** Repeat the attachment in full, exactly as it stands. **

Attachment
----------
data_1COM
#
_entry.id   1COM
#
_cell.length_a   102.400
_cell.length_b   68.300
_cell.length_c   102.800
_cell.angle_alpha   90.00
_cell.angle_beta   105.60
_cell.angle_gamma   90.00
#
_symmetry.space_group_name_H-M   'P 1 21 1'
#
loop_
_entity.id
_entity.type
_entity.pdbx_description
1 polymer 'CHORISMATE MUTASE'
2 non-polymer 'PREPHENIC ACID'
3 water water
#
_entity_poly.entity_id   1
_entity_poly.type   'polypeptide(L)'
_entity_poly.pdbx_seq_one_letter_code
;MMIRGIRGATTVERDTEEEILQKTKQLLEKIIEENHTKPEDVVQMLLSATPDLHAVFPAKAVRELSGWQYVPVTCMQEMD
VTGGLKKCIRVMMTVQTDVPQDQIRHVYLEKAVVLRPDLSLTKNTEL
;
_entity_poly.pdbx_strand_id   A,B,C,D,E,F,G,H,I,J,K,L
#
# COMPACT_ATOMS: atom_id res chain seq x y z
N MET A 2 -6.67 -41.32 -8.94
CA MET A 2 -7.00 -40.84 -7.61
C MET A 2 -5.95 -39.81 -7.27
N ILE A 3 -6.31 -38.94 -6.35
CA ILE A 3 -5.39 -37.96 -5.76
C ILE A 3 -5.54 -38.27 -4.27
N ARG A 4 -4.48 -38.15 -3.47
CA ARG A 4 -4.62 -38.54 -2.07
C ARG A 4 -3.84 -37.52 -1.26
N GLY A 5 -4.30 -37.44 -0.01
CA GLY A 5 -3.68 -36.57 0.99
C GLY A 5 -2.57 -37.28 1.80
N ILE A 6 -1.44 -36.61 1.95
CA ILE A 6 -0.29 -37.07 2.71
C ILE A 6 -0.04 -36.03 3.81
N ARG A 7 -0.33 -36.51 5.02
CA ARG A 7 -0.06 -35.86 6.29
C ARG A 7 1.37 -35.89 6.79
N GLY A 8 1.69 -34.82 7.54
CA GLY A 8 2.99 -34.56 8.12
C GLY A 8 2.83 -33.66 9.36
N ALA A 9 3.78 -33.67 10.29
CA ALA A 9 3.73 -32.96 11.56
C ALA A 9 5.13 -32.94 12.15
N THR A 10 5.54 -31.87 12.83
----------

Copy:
data_1COM
#
_entry.id   1COM
#
_cell.length_a   102.400
_cell.length_b   68.300
_cell.length_c   102.800
_cell.angle_alpha   90.00
_cell.angle_beta   105.60
_cell.angle_gamma   90.00
#
_symmetry.space_group_name_H-M   'P 1 21 1'
#
loop_
_entity.id
_entity.type
_entity.pdbx_description
1 polymer 'CHORISMATE MUTASE'
2 non-polymer 'PREPHENIC ACID'
3 water water
#
_entity_poly.entity_id   1
_entity_poly.type   'polypeptide(L)'
_entity_poly.pdbx_seq_one_letter_code
;MMIRGIRGATTVERDTEEEILQKTKQLLEKIIEENHTKPEDVVQMLLSATPDLHAVFPAKAVRELSGWQYVPVTCMQEMD
VTGGLKKCIRVMMTVQTDVPQDQIRHVYLEKAVVLRPDLSLTKNTEL
;
_entity_poly.pdbx_strand_id   A,B,C,D,E,F,G,H,I,J,K,L
#
# COMPACT_ATOMS: atom_id res chain seq x y z
N MET A 2 -6.67 -41.32 -8.94
CA MET A 2 -7.00 -40.84 -7.61
C MET A 2 -5.95 -39.81 -7.27
N ILE A 3 -6.31 -38.94 -6.35
CA ILE A 3 -5.39 -37.96 -5.76
C ILE A 3 -5.54 -38.27 -4.27
N ARG A 4 -4.48 -38.15 -3.47
CA ARG A 4 -4.62 -38.54 -2.07
C ARG A 4 -3.84 -37.52 -1.26
N GLY A 5 -4.30 -37.44 -0.01
CA GLY A 5 -3.68 -36.57 0.99
C GLY A 5 -2.57 -37.28 1.80
N ILE A 6 -1.44 -36.61 1.95
CA ILE A 6 -0.29 -37.07 2.71
C ILE A 6 -0.04 -36.03 3.81
N ARG A 7 -0.33 -36.51 5.02
CA ARG A 7 -0.06 -35.86 6.29
C ARG A 7 1.37 -35.89 6.79
N GLY A 8 1.69 -34.82 7.54
CA GLY A 8 2.99 -34.56 8.12
C GLY A 8 2.83 -33.66 9.36
N ALA A 9 3.78 -33.67 10.29
CA ALA A 9 3.73 -32.96 11.56
C ALA A 9 5.13 -32.94 12.15
N THR A 10 5.54 -31.87 12.83